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Natural Prescription
[10.01.2010]

The Antarctic is literally the place anyone might expect to look for a treatment for a tropical disease like malaria, but under a retreating glacier is exactly where USF chemist Bill Baker found a bright red sea sponge that holds the latest hope for a new treatment.

Working in conjunction with tropical disease expert Dennis Kyle in USF’s Department of Global Health, Baker tested compounds from the sponge and found them to be active against both malaria and leishmaniasis, a parasitic disease spread by sandflies, which causes skin infections. Leishmaniasis is of particular concern to U.S. troops serving in the Middle East, but also is prevalent in places like India, Bangladesh, Brazil and Sudan.

“Natural products are where drug discovery began,” says Baker, who has made a dozen trips to Antarctica in search of compounds that can cure diseases, including cancers. “This has been going on for over a century and much of the proverbial low-hanging fruit has been picked. Everything in your backyard has been studied. You have to go out to where the biodiversity is rich.”

Their findings on the sponge compounds’ effects on leishmaniasis were recently published in the Journal of Natural Products, the first study published from the collaboration of the two internationally leading scientists. Of the 70,000 individual organisms extracted from the vast collection of Antarctic and other life Baker and his colleagues will study, Kyle expects at least 50 different novel compounds will be identified as potential disease fighters.

For more than two decades, Baker, who came to USF in 2001, has scoured the world’s oceans in search of new organisms that might produce biopharmaceuticals. Kyle arrived at the university in 2006 following his groundbreaking work at the Infectious Disease Research Program at Walter Reed Army Institute of Research.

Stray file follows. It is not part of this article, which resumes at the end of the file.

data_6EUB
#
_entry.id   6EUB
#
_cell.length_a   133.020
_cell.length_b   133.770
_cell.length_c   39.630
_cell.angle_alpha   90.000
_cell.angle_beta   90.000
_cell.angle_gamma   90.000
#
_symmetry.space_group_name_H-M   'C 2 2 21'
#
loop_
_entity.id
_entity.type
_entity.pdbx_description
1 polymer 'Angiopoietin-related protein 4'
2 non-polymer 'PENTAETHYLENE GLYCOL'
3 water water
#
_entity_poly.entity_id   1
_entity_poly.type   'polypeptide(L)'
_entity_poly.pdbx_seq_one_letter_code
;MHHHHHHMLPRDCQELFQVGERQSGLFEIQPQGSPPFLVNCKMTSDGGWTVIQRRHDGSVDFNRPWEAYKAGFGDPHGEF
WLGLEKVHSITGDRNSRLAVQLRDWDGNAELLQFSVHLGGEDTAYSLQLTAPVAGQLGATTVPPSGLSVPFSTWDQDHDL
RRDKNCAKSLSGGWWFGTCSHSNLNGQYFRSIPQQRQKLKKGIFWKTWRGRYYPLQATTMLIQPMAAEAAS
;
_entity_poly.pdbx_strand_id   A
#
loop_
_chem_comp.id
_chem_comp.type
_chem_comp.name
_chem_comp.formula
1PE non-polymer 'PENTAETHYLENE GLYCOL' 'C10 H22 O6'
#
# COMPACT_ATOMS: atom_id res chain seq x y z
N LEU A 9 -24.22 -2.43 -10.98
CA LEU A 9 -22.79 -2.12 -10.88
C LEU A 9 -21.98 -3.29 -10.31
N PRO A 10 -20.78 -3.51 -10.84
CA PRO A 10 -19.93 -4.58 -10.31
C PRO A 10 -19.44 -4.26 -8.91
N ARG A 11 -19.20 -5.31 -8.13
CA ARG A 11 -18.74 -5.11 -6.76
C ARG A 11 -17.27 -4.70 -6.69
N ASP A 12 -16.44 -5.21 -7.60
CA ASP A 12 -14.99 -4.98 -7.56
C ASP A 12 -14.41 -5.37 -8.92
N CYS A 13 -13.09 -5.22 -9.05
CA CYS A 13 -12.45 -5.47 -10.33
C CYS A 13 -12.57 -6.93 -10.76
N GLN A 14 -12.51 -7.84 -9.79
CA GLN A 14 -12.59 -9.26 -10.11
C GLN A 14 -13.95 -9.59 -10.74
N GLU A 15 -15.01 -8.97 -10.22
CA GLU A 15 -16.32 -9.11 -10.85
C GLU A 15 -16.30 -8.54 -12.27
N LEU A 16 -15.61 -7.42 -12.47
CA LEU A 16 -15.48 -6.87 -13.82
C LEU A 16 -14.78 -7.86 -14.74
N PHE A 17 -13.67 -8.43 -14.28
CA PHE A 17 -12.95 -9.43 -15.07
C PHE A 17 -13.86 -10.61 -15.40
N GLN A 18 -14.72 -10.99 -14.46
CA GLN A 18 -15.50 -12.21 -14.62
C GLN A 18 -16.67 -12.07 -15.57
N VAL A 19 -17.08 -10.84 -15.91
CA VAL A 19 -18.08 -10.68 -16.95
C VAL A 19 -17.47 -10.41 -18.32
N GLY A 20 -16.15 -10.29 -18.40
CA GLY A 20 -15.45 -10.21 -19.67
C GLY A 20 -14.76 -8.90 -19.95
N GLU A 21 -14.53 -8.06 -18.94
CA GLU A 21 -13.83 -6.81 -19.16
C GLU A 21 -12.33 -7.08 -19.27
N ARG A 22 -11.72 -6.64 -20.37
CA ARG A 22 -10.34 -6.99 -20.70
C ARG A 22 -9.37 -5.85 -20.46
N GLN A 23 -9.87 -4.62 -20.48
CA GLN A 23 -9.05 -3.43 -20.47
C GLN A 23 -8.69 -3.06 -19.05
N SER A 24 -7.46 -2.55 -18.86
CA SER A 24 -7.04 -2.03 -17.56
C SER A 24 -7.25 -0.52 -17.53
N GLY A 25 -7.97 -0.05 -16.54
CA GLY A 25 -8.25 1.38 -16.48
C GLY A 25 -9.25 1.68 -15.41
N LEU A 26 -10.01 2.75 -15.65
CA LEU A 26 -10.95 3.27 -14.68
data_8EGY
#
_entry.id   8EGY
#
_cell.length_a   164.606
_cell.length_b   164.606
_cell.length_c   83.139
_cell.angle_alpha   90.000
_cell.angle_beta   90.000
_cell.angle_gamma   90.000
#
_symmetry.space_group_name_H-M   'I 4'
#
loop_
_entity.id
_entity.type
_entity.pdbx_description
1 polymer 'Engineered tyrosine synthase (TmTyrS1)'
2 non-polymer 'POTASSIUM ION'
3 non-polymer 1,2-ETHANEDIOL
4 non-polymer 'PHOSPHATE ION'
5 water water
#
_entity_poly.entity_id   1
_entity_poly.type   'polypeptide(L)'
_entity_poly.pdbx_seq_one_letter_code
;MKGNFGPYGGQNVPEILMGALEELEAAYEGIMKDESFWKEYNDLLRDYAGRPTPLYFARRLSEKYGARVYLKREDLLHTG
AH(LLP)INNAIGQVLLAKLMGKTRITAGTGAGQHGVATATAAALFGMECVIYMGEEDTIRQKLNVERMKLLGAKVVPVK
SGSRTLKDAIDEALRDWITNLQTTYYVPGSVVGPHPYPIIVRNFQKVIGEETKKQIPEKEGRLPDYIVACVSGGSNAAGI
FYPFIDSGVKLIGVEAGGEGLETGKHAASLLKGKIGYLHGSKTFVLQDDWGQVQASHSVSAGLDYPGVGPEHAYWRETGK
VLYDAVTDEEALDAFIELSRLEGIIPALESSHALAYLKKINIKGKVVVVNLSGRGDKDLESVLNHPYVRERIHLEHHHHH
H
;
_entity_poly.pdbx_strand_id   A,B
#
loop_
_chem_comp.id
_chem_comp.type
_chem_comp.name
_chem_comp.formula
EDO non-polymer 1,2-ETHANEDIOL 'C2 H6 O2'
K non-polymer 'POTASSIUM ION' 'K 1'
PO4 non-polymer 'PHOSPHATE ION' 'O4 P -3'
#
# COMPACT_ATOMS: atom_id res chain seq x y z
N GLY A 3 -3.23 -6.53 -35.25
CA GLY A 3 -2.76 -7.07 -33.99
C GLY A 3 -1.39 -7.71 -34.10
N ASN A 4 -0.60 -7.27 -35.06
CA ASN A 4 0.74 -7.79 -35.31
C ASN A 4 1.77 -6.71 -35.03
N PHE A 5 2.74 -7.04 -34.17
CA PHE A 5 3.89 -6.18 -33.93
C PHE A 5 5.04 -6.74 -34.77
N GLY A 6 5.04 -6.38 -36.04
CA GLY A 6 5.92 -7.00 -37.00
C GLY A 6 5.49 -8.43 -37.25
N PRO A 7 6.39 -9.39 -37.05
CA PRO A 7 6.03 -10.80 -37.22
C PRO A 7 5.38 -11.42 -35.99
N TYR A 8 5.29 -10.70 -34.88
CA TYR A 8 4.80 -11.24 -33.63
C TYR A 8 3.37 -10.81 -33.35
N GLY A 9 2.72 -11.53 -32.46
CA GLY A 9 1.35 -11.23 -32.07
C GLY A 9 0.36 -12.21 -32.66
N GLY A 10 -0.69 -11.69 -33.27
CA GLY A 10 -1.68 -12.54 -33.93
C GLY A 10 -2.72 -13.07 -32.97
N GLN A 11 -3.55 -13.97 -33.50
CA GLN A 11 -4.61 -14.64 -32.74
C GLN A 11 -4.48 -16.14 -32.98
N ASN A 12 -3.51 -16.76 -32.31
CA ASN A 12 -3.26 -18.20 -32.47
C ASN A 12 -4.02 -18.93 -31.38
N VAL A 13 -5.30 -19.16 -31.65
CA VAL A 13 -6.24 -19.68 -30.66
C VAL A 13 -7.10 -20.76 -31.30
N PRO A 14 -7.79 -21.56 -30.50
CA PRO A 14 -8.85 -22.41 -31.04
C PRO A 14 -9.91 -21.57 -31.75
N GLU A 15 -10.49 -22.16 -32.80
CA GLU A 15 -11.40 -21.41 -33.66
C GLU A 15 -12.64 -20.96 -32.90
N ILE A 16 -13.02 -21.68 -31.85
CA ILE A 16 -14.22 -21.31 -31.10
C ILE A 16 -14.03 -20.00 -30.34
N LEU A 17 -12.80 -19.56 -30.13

Their search focuses on the compounds produced in the natural world -- the plants, fungi and microbes that may act against some of the world’s most fearsome diseases. Infusing new, faster technology and procedures -- such as nuclear magnetic resonance spectroscopy and mass spectrometry studies -- the collaboration holds the promise of tapping the vast and unknown potential of marine environments.

“It’s sort of a process where you are searching for a needle in a haystack,” Kyle says. “Bill and his students go out and find the part of the haystack that’s active.”

The discovery of a new compound from the Antarctic comes at a time when scientists are trying to grapple with the problem of drug-resistant parasites. Tropical disease experts are particularly alarmed at growing evidence that the parasite that causes malaria -- Plasmodium falciparum -- is becoming resistant to artemisinin, the most effective drug currently used to combat malaria.

If resistance to artemisinin drugs spreads, it will be a global disaster, Kyle explains.

The benefits of any newly discovered drug are substantial. A child dies of malaria every 30 seconds -- and some one million people succumb to the disease each year. Leishmaniasis causes nearly 60,000 deaths each year, leaving those who survive it disfigured or with related health issues.

But if compounds can be gathered from far-flung parts of the world where those parasites would have had no exposure to them and thus no resistance, the opportunities for creating medicines that work more effectively and for longer periods of time increase, Baker and Kyle say.

Scientists are particularly interested in polar compounds since just three percent of the marine natural products have been culled from polar organisms and it remains an untapped source of potential medicines.

In the case of the Crella sponge, the organism was freeze-dried and once back at Baker’s laboratory in Tampa underwent a multi-step process to extract its chemistry so it could be examined, cataloged and then tested against disease in Kyle’s lab.

There, human red blood cells infected with parasites that cause malaria and leishmaniasis were treated with the com- pounds. Five new steroids, called norselic acids, that were isolated from the sponges were found to be active against the parasites.

The next step, Kyle says, is to continue testing the compounds in animal models and continuing to search through the Antarctic collection for more promising chemicals, testing those against the assays in Kyle’s lab to see which ones have an effect on disease.

“The nice thing is that it’s easy to throw out a lot of it quickly because of the assays we have constructed,” Kyle says. “It helps you focus on the ones that have the most potential.”

This article first appeared in the USF Magazine (winter 2010).

-USF-



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Author: Vickie Chachere
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